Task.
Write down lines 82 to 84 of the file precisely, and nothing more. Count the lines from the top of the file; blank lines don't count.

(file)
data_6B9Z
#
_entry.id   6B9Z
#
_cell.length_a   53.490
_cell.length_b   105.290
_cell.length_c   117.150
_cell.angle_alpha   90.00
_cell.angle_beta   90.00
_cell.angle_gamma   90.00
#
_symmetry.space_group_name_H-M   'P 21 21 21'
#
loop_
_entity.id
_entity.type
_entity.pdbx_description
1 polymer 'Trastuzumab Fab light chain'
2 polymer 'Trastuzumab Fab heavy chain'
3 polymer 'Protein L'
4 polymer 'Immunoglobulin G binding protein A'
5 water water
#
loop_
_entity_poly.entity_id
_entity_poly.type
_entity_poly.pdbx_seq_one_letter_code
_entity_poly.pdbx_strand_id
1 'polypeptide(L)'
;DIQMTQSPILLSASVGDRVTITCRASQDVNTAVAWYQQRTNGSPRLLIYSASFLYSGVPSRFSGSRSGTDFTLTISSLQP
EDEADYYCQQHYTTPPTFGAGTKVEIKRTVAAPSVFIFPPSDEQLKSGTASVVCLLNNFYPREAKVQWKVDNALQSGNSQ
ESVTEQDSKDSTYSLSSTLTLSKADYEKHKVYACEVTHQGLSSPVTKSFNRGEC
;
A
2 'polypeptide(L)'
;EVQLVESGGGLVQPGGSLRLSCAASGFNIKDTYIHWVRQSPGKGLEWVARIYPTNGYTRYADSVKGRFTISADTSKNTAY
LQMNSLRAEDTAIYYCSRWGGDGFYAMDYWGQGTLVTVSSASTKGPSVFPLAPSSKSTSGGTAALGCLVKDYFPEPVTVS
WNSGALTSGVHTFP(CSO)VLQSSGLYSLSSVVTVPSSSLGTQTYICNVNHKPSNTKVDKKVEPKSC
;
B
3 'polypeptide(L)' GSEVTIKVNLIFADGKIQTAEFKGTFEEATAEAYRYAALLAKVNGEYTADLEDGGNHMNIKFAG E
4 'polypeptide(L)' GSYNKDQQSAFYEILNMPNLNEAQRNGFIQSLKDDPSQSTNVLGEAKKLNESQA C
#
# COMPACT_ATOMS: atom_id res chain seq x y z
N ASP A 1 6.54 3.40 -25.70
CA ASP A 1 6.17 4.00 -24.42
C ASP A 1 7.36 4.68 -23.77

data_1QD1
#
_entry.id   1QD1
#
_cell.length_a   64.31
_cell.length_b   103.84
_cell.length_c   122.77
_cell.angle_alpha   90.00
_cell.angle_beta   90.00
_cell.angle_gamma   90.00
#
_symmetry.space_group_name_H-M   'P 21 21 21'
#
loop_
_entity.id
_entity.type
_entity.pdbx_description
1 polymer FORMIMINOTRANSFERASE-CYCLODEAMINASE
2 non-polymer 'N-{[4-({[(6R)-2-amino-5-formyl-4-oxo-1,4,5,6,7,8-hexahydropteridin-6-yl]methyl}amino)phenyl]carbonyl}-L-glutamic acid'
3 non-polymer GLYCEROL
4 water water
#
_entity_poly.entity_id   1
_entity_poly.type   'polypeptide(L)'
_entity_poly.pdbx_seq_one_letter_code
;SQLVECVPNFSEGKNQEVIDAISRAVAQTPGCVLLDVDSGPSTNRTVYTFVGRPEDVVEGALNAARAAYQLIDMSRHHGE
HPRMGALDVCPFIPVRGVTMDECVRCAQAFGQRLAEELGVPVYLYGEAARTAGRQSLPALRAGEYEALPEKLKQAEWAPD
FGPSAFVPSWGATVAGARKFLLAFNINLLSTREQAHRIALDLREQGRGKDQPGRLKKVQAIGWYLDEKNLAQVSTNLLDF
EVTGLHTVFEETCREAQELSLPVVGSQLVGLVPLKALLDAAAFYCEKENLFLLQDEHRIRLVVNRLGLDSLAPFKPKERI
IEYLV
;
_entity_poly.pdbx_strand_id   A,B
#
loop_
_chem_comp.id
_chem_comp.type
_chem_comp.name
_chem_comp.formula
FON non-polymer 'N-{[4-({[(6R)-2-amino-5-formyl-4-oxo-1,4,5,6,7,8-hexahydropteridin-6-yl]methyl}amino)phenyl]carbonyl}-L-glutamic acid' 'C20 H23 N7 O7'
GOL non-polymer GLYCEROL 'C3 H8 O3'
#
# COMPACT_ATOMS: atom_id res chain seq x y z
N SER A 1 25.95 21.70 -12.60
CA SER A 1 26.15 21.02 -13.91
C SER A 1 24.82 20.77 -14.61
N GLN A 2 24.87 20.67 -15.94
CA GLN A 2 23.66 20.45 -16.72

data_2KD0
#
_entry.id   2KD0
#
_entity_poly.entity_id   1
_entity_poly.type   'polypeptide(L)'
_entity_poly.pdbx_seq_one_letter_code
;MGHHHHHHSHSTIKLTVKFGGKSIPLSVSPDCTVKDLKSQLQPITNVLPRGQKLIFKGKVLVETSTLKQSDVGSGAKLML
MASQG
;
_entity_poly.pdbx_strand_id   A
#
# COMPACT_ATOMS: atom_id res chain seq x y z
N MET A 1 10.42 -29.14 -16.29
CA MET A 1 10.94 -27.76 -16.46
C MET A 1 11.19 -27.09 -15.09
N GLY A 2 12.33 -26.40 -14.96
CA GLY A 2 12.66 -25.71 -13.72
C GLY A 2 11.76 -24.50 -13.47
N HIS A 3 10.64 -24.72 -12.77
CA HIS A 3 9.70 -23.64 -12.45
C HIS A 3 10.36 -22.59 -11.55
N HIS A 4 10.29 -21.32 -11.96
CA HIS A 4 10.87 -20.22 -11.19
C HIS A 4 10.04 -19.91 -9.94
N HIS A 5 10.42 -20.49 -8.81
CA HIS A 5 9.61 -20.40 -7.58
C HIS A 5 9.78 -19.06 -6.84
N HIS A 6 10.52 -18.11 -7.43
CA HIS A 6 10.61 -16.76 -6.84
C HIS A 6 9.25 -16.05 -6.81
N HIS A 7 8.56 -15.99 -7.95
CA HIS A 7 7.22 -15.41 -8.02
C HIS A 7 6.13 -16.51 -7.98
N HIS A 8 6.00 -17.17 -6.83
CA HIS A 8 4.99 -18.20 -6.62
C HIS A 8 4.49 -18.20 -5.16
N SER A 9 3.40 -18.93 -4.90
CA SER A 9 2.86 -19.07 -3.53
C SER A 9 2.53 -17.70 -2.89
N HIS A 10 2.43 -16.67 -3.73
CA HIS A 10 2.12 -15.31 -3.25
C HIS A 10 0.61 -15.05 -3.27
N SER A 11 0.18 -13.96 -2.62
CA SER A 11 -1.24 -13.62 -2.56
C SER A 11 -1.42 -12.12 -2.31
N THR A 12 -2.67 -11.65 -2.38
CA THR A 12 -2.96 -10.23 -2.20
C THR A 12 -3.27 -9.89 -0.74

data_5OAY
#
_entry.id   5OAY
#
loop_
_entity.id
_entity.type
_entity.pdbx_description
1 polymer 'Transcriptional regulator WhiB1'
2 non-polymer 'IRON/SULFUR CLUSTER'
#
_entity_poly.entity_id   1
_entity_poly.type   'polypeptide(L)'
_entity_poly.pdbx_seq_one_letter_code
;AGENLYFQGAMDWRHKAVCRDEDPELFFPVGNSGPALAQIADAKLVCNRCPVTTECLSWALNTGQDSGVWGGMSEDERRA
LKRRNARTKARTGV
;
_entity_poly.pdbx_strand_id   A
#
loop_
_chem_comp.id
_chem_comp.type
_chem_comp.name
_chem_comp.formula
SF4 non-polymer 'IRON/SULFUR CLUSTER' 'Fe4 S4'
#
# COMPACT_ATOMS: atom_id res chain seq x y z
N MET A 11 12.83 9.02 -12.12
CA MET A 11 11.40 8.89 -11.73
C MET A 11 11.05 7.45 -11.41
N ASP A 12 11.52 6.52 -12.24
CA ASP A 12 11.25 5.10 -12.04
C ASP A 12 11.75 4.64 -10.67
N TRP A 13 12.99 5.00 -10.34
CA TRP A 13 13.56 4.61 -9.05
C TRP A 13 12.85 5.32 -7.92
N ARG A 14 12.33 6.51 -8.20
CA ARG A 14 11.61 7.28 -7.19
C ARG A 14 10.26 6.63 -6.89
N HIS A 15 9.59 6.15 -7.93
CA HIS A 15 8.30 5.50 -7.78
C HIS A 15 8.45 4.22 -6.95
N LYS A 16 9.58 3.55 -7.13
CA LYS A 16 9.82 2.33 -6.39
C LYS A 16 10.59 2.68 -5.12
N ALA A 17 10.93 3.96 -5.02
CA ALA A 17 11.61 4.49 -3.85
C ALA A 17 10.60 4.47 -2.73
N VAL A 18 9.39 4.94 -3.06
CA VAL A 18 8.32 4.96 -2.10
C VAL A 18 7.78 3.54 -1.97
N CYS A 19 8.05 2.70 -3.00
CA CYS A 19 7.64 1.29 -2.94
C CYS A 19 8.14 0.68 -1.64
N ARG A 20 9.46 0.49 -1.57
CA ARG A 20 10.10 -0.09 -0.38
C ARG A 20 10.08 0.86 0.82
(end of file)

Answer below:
_chem_comp.id
_chem_comp.type
_chem_comp.name